TORONTO -- It’s too soon to say whether photos of Liberal Leader Justin Trudeau in blackface and brownface will cost him the election, but advocates say the controversy should spark a broader conversation about systemic racism in Canada.

Trudeau has apologized for the photos, which he called racist, and said that his track record as a politician shows he is an ardent supporter of diversity.

On a deeper level, the controversy points to systemic racism in Canada, according to activist and journalist Desmond Cole, who has written extensively on anti-black racism in Canada.

Cole highlighted the fact that no one at the 2001 event took issue with Trudeau’s Aladdin costume at an “Arabian Nights” themed dinner.

One party attendee, Wayne Hamill, who is white, told The Canadian Press that he doesn't recall anyone expressing offence over Trudeau's dark makeup. Sunny Khurana, a parent who appeared in the photo with Trudeau, then a teacher, said he doesn’t view the costume as racist.

“Grown adults in all these different places he was doing this were also OK with it. He was a teacher teaching children and he went to a party like this and none of this peers thought there was anything wrong with what he was doing. That really says something about our country,” Cole said.

Sonia Kang, a professor of organizational behaviour and HR management with the University of Toronto, said she believes Trudeau when he says that, at the time, he didn’t consider the costumes racist.

“But I think the fact that someone like Justin Trudeau, (who) grew up the son of a prime minister, could not know that as racist really speaks to how systemic and entrenched racism really is within our society. And I think that’s what we really need to talk about,” Kang said.

She also raised concerns about the timing of the photos, which surfaced on day eight of the election campaign. Kang said the photos are now being used as a political fodder.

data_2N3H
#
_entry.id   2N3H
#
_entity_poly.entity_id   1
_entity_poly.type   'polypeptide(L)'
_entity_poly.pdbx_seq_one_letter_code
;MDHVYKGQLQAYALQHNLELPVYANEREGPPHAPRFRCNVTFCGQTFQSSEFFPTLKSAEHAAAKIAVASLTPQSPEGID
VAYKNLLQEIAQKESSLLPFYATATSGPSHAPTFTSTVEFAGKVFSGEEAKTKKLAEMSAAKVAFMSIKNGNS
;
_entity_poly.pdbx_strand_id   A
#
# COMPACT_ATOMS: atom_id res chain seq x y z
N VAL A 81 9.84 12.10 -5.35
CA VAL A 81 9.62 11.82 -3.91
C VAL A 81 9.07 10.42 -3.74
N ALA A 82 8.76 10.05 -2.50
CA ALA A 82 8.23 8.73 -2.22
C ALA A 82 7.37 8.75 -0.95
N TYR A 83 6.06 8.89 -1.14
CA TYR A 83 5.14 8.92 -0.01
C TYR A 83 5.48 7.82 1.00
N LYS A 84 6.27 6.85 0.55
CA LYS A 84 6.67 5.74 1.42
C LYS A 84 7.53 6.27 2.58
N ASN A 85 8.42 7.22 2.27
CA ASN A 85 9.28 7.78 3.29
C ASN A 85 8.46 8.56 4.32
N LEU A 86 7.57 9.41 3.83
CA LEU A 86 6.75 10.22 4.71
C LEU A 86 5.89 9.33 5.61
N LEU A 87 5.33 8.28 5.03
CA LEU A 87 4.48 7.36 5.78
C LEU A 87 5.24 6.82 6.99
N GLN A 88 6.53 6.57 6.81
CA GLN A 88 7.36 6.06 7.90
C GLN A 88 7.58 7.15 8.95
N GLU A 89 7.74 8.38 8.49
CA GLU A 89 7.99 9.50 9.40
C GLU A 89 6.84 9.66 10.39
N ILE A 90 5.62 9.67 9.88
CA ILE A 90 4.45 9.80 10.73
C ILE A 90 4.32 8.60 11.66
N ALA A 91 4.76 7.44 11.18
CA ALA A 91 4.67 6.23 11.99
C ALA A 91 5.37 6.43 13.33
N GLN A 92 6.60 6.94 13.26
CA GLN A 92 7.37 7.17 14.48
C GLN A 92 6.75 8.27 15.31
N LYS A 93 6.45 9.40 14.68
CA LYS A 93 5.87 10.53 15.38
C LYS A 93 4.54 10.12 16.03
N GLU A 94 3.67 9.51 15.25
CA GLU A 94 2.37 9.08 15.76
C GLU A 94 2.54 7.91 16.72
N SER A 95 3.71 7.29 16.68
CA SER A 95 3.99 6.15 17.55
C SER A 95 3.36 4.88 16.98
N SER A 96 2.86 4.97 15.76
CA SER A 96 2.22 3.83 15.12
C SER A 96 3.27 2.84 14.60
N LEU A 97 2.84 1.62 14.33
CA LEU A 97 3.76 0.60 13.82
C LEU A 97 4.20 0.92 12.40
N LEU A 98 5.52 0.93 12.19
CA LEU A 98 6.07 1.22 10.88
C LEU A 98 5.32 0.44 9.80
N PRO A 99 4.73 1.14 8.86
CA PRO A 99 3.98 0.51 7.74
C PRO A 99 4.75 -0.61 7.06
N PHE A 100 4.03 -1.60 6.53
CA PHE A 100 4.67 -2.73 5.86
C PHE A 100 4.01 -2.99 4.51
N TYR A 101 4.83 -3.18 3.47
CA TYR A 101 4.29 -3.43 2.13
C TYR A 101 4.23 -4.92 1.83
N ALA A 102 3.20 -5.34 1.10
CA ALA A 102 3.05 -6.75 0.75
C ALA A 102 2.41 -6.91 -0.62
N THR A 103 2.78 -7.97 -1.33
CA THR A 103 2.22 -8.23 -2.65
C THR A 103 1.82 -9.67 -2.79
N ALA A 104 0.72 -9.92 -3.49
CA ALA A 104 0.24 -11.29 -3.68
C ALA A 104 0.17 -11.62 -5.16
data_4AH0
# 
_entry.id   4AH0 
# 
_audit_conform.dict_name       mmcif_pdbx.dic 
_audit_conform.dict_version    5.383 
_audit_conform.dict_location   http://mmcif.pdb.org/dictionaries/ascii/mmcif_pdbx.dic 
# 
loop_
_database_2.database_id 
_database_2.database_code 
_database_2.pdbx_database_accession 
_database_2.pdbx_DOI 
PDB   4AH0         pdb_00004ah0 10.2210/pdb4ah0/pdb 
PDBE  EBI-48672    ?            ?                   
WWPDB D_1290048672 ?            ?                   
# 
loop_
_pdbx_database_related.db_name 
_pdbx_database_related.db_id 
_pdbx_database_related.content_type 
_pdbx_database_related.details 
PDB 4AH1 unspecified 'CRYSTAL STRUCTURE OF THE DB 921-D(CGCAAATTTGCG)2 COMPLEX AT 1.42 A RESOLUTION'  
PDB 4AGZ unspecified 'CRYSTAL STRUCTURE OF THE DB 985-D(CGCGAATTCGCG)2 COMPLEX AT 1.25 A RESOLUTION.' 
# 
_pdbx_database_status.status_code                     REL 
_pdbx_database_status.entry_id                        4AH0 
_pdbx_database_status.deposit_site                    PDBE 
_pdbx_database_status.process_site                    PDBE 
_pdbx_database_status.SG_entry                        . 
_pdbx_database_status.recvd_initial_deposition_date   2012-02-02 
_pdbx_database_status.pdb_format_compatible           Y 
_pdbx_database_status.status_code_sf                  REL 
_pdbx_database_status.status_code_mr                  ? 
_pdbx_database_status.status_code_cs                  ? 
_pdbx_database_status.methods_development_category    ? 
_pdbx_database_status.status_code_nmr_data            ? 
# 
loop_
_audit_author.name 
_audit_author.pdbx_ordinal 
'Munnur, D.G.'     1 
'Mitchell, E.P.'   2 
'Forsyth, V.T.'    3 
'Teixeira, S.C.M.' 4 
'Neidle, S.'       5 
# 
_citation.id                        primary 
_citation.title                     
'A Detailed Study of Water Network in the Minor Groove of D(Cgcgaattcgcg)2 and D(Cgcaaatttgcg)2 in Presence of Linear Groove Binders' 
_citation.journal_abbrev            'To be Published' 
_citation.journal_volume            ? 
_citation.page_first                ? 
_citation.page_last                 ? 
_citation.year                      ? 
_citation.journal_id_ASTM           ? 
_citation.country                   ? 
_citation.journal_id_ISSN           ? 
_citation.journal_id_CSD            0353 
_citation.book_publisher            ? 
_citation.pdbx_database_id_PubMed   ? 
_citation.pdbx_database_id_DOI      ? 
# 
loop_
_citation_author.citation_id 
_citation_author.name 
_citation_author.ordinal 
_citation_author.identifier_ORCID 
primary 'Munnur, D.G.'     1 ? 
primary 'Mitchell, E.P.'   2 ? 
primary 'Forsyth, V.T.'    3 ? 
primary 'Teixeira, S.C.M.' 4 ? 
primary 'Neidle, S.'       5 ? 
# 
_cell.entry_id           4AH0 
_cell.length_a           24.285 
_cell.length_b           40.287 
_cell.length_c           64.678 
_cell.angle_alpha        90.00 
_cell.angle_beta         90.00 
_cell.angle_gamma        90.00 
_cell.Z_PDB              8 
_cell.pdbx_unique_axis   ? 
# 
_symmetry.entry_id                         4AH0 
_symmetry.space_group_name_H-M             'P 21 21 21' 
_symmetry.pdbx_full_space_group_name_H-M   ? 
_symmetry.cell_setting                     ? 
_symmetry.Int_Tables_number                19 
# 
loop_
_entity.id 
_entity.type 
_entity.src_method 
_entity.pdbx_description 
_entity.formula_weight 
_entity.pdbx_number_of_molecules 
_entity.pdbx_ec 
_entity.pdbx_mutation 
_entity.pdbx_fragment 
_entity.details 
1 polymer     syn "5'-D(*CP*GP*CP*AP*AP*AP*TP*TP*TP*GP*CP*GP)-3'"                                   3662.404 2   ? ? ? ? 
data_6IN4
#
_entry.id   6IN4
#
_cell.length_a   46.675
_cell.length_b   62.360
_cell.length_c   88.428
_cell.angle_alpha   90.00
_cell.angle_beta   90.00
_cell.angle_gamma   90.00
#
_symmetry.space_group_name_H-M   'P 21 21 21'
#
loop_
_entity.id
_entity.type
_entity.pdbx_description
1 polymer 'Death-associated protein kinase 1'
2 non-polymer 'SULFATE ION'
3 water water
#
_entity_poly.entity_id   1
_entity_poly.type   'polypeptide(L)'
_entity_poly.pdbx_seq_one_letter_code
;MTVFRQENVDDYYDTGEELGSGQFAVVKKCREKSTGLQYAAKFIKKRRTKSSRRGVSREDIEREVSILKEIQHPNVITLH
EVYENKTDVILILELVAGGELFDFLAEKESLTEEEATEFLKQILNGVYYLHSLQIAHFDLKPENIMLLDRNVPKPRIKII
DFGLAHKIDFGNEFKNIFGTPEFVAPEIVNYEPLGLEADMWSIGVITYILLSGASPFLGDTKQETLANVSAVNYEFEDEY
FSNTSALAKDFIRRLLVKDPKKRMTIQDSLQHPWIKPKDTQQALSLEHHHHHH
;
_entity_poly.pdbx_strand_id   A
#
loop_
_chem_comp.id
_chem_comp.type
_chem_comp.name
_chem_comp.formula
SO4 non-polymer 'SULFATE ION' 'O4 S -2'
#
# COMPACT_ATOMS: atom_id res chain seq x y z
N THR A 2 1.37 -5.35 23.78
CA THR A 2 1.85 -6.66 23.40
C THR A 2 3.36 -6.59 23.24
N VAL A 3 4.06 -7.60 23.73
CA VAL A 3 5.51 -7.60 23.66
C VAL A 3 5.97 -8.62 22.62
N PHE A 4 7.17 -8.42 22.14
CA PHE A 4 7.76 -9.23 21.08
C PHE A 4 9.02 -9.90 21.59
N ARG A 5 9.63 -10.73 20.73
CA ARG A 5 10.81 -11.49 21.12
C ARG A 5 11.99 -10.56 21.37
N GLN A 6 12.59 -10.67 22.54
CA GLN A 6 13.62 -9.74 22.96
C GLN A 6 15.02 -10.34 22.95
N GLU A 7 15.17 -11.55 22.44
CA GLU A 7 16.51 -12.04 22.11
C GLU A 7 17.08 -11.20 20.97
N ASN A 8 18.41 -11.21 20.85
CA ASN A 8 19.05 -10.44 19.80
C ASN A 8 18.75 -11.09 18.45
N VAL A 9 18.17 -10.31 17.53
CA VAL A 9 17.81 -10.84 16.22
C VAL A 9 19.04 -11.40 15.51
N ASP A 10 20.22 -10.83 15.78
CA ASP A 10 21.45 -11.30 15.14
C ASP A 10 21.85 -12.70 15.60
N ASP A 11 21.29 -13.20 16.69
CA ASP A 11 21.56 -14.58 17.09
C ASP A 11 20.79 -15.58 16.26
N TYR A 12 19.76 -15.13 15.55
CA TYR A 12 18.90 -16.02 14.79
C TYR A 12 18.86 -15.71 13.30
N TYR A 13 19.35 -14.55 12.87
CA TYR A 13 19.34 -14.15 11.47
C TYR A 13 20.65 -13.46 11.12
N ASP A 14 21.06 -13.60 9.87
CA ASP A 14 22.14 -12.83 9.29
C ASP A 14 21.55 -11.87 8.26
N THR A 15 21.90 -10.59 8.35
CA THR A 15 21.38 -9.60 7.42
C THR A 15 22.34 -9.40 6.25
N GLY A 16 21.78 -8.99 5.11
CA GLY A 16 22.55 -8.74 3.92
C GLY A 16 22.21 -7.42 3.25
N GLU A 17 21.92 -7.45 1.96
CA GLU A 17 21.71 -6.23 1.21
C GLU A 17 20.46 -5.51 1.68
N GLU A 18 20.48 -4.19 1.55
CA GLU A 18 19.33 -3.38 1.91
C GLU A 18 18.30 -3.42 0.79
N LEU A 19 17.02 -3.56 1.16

“It’s a commodification of outrage. It’s a commodification of our morality. And that in itself is also racist,” she said.

“It’s trying to use people as pawns to move them around, to get them outraged, to get them thinking about this issue at a time now rather than focusing on the fact that this exists all the time. It’s not just during election time that people are racist.”

Cole described Trudeau’s past behaviour is “blatant racism.” As for the political fallout, he said conversations around strategic voting are unproductive.

“We have to stop doing this thing where we tell people of colour to shut up in a moment like this and to just vote for Justin anyway because if we don’t we’re going to get Andrew Scheer,” he said.

“I have to live as a black person in this country with this racist climate that allows Justin Trudeau to get this high in life without ever being told you’re being racist, without ever really being checked. That’s the country I have to live in no matter who wins the election.”

On Thursday, Trudeau reached out to NDP Leader Jagmeet Singh “expressing a desire to talk,” Trudeau’s campaign team said. The NDP leader said he is open to having a conversation but refuses to be part of any “PR campaign” to exonerate Trudeau.

Cole said Trudeau shouldn’t put that onus on Singh.

“It’s not up to anybody, particularly a person of colour, to forgive Justin Trudeau,” Cole said.

“What he wants is … to use a person of colour and say, ‘Will you forgive me? Will you help me move on?’ instead of taking responsibility for what he’s done and going away.”


But there are other race-related issues that aren’t getting as much attention this election, Kang said, such as Bill 21 in Quebec.

The measure, passed by Quebec’s CAQ government with popular support, bans some public workers, such as teachers and police officers, from wearing religious symbols, such as turbans or hijabs, at work.

The Conservatives have said they wouldn’t attempt to scrap the law. Trudeau has been more vague, saying his government might intervene but that doing so would be “counter-productive.”

Singh has ardently spoken out against Bill 21 and released a political ad earlier this month showing him without a turban as he discussed how proud he is of his identity.

“Every party, in truth, is using that as a way to gain ground in Quebec. No one is going to stand up and fight for the rights of those people because it’s useful to them,” Kang said.

“So I think all of these conversations that need to be happening are being forgotten because of how salacious these images are. People are getting caught up in is he racist, is he not racist, how do you feel, how does this person feel, and that’s really a distraction from the real issues. “

Cole said that, no matter what happens on Oct. 21, he’ll continue fighting racism in Canada.

“I’m going to keep fighting racism no matter who the prime minister is and I’d like to hear that attitude from people instead of telling us we have to settle for a racist prime minister like Justin.”

With files CTV’s Rachel Aiello and The Canadian Press